Each year we welcome over 2,500 students and staff from schools worldwide.
11-15 February 2019
The Barge Program was delighted to welcome students from the newly opened Wellington College International School, Bangkok, for their first ever residential trip. The intrepid explorers headed to Kanchanaburi to investigate the natural and WW2 history of the province and take part in a service project working with a local forest community.
We began at perhaps Kanchanaburi’s most famous landmark, the Bridge over the River Kwae to discover why POWS were first bought to the province- to work as slaves on the epic 415km railway planned by the Japanese to run from Thailand across the mountains into Burma.
After witnessing first-hand the bridge and railway the POWS had worked on, it was time to find out more about life as a POW. The living conditions, workload, rations and medical treatments were further explored at the Thai Burma Railway Centre, before we considered the impacts that war has, not only on the men fighting, but their homes and communities a during a visit to the Donrak POW cemetery.
We then moved on to learn more about the areas natural history and began to understand the challenged faced by the POWS in this mountainous terrain. A long tailed boat ride along the river allowed us to observe the diversity of birdlife and also consider modern settlement and the impacts of tourism and development on the famous River Kwae.
To reach our next destination involved a steep climb up to Lawa Cave, located in Sai Yok National Park. Here we traveled way back in time to consider how the caves were formed and learn about the impressive stalactites and stalagmites decorating the caves interior. The cave is also home to several bat species which the students were able to ‘overhear’ using a bat detector to eavesdrop on the echo locating mammals.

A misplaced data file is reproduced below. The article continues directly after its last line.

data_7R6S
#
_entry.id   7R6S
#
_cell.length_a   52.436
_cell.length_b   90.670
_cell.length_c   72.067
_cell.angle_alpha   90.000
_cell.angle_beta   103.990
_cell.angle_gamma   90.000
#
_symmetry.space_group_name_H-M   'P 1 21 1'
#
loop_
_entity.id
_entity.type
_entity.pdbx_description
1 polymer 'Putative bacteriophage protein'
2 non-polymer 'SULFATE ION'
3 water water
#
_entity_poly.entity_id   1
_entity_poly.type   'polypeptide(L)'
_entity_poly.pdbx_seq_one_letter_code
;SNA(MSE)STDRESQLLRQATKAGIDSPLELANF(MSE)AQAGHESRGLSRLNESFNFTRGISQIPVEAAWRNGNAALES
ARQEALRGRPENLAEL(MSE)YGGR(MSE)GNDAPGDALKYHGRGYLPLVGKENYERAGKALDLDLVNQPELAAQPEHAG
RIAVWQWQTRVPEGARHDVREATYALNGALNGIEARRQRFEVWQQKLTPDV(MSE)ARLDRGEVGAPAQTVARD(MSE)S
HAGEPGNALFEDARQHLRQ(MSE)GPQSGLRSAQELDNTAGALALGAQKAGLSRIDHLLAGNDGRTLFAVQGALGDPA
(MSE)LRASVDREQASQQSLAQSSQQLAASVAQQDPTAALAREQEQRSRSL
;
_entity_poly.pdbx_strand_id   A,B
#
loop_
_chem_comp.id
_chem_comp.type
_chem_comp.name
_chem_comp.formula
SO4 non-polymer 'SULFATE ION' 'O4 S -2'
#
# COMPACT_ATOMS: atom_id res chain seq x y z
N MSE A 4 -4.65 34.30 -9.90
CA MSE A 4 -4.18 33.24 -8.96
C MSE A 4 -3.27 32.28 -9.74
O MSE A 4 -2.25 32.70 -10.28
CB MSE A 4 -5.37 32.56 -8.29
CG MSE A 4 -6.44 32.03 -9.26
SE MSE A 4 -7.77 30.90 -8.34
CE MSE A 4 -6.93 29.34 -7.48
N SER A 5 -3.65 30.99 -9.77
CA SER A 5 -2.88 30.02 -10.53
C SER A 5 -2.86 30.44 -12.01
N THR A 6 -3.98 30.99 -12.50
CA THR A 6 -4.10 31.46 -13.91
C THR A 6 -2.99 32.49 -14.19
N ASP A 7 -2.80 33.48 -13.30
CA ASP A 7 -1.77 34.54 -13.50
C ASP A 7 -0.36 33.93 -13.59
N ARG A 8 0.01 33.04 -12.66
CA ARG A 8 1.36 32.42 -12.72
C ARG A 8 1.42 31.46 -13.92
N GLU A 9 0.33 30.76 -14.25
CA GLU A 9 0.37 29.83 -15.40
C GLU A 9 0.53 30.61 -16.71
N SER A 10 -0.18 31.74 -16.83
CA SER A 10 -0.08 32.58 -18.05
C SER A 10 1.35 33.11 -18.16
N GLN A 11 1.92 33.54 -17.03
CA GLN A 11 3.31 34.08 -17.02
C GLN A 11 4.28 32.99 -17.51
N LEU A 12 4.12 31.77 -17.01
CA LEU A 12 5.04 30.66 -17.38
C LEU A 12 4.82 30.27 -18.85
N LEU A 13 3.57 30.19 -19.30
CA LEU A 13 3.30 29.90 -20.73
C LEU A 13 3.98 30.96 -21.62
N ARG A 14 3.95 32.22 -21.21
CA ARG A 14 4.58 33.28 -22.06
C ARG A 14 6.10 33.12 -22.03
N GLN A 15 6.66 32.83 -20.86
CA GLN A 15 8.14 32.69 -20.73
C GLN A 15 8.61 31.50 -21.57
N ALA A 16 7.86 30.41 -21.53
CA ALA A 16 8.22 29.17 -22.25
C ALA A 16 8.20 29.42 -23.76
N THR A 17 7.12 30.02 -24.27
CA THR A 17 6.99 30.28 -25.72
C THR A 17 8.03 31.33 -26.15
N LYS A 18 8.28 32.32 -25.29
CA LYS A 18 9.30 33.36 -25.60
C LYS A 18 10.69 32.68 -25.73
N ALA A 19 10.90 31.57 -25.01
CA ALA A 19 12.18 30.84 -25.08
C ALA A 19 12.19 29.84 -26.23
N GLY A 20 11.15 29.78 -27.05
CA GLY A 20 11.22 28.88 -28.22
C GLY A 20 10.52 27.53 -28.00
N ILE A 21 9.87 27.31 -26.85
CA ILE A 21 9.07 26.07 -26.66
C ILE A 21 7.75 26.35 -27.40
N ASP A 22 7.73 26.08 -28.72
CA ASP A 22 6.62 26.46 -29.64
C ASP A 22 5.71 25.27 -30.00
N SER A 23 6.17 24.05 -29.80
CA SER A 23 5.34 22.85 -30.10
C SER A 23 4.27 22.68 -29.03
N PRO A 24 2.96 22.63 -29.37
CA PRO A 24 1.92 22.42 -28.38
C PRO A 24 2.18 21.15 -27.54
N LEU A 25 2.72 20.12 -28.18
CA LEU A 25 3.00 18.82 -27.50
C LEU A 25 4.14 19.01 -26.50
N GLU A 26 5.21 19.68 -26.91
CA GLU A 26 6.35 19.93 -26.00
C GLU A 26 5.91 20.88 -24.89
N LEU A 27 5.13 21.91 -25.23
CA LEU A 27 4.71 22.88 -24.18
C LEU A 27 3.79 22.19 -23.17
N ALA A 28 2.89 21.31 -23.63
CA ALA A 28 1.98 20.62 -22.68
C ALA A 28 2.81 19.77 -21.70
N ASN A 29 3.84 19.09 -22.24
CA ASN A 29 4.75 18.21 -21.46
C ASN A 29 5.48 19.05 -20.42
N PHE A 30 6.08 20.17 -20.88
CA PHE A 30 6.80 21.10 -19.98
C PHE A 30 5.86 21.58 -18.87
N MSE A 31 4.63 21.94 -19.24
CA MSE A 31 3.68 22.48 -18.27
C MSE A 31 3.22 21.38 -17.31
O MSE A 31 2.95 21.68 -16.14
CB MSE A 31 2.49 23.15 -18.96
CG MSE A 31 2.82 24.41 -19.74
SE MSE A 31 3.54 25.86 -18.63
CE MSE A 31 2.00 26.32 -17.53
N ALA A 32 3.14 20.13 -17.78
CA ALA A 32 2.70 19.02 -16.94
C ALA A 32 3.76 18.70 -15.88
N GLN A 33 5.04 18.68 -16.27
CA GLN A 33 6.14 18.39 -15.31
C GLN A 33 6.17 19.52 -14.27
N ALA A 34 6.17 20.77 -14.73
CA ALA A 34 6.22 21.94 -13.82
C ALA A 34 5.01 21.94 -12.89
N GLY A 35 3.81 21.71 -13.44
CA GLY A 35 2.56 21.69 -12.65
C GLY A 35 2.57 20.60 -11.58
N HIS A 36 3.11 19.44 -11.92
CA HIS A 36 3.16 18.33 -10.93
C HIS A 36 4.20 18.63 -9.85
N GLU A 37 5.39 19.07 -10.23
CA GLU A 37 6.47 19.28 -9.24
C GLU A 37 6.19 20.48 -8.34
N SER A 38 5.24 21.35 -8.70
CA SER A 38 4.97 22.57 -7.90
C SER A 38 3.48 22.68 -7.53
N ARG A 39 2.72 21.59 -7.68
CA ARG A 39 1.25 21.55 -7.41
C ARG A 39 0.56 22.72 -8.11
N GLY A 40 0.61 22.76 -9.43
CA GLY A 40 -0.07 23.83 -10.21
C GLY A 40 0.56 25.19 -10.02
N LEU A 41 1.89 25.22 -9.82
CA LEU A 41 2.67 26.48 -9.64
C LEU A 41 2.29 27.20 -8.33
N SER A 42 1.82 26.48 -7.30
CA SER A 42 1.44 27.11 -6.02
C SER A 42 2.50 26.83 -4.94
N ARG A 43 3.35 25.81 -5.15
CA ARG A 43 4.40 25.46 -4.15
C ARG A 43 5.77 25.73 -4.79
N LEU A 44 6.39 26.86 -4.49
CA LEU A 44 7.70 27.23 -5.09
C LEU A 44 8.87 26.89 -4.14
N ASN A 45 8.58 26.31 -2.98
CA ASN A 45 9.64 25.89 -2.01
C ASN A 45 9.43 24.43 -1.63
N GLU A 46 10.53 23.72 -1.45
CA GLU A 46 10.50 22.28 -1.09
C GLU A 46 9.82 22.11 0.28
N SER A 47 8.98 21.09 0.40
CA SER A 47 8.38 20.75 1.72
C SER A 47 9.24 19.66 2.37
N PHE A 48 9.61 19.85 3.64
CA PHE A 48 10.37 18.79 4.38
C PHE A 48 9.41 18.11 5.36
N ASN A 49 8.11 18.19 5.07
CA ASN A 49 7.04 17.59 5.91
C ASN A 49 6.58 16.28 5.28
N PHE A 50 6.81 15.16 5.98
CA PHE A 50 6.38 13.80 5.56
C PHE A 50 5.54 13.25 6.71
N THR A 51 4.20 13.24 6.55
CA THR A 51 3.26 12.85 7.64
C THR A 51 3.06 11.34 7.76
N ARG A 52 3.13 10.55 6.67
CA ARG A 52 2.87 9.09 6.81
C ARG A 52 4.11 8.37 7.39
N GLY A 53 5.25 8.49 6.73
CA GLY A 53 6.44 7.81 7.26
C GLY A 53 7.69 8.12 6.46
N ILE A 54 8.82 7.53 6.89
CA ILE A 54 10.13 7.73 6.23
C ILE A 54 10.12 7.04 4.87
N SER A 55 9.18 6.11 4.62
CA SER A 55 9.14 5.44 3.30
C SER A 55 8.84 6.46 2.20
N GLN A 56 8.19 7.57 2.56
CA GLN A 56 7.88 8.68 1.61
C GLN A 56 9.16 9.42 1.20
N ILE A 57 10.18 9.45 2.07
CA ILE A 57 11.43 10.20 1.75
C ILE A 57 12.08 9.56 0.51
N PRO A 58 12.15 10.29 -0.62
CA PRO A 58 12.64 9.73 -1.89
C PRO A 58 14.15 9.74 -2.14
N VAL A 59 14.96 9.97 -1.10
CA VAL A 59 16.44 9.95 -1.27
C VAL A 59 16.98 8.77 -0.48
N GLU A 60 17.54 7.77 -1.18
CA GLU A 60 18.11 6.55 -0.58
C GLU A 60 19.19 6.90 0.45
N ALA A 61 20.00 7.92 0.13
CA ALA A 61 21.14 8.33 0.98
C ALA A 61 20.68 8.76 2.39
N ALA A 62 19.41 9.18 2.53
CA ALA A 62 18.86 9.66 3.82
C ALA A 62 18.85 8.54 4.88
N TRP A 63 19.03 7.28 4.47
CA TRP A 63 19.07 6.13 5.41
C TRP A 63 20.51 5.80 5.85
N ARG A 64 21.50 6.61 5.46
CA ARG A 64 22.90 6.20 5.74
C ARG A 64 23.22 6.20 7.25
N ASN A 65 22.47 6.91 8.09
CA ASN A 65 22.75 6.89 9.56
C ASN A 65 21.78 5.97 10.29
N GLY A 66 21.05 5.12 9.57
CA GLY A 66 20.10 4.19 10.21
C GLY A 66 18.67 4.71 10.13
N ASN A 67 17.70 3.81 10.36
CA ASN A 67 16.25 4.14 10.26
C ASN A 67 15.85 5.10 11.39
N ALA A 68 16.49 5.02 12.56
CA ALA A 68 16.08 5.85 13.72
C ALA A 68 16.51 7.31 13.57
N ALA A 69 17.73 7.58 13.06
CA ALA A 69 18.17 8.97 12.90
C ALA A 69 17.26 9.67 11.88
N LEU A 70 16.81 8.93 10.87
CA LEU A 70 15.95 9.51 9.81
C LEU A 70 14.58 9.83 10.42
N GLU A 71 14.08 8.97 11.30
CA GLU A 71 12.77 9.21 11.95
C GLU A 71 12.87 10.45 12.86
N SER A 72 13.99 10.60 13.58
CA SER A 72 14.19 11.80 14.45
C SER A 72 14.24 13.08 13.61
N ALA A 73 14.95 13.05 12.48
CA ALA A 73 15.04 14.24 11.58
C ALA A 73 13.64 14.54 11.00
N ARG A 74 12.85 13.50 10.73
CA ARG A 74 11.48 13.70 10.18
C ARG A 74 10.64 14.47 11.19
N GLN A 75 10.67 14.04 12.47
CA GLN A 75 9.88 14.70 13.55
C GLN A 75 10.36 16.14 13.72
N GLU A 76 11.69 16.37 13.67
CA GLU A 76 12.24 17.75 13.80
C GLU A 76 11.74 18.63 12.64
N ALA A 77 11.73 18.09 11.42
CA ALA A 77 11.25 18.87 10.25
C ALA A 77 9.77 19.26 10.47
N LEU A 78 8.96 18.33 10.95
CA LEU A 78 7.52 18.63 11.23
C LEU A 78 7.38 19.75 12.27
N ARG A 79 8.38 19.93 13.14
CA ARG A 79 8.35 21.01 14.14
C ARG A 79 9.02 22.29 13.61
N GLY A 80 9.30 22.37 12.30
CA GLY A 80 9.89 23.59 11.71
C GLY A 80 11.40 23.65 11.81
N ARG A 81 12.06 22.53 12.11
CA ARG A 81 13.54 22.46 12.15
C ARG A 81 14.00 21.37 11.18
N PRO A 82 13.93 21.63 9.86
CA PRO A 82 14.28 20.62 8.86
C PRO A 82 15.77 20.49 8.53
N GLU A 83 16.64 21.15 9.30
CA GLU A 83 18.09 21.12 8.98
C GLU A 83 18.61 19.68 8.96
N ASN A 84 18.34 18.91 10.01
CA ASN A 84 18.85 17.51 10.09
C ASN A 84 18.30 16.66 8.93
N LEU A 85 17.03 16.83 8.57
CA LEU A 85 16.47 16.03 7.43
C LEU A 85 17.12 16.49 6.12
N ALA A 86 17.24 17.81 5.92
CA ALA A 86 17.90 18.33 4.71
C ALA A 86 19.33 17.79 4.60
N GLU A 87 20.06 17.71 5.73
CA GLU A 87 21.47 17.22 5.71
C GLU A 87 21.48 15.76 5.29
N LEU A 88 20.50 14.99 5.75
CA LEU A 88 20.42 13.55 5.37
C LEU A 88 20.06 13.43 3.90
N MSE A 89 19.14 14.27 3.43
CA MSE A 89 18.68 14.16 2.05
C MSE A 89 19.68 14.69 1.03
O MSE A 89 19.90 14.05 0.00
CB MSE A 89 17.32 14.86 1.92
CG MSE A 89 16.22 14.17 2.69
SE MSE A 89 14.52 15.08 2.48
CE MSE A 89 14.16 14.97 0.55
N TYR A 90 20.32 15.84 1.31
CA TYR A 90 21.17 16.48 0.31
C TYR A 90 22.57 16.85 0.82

The afternoon saw us enjoying a walk along the nature trail to immerse ourselves in the bamboo forests of the mountains, enjoying the sights sounds and smells of the National Park, followed by an ice cream treat to reward ourselves after the walk and climb! The evening’s campfire provided many laughs and marshmallows were a great finale to a busy day.
Our final challenge of the week was spending time at Samakee Tham Village and community forest and learning about their sustainability practices. Working with two of the communities’ expert dam builders we learnt the importance of water management in the forest. After several drier than expected rainy seasons and hotter dry seasons, the community suffered severe water shortages, eventually running out of water and having to buy and import it in from surrounding areas. Since then the community has worked hard to ensure they can better manage their water. Creating a small reservoir has helped with water storage and they have been creating a series of small bamboo and stone dams in the forest to slow the flow of water and reduce run off from the mountains. With a plan to build 1200 dams across their community, the Wellington students rolled up their sleeves and worked to create dams number 667 and 668. Using only natural materials and elbow grease the willing year 6s showed excellent teamwork and communication skills to get the hard work done.
After a break for lunch the students went on to learn more about the other sustainability practices employed in the village, including using bamboo to make bamboo blinds which the students got to assist in making and using the scrap bamboo to shred and make into a plywood which can be used to make items such as shelves, cabinets and birdhouses. The students also learnt how villagers from the community are travelling to other local communities in Kanchanaburi to teach them how to build dams to manage their water and how they can make the most sustainable use of the natural resources around them and working with the government o raise funds to provide more villages with the machinery and expertise needed to shred and create the bamboo plywood.
After a busy week learning about Kanchanaburi’s history, the Wellington students had practiced their communication and teamwork skills, learnt independence and resilience and had enjoyed the challenge and opportunity to give something back and contribute to an important project within the local community.
Students testing out their bamboo weaving skills
One of the chief dam builder explains the important of the dams in maintaining the areas water supply and keeping the agricultural areas of the village growing.
Products made from the bamboo ‘waste products’ which have been chipped and made into plywood by the community at Samakee Tham.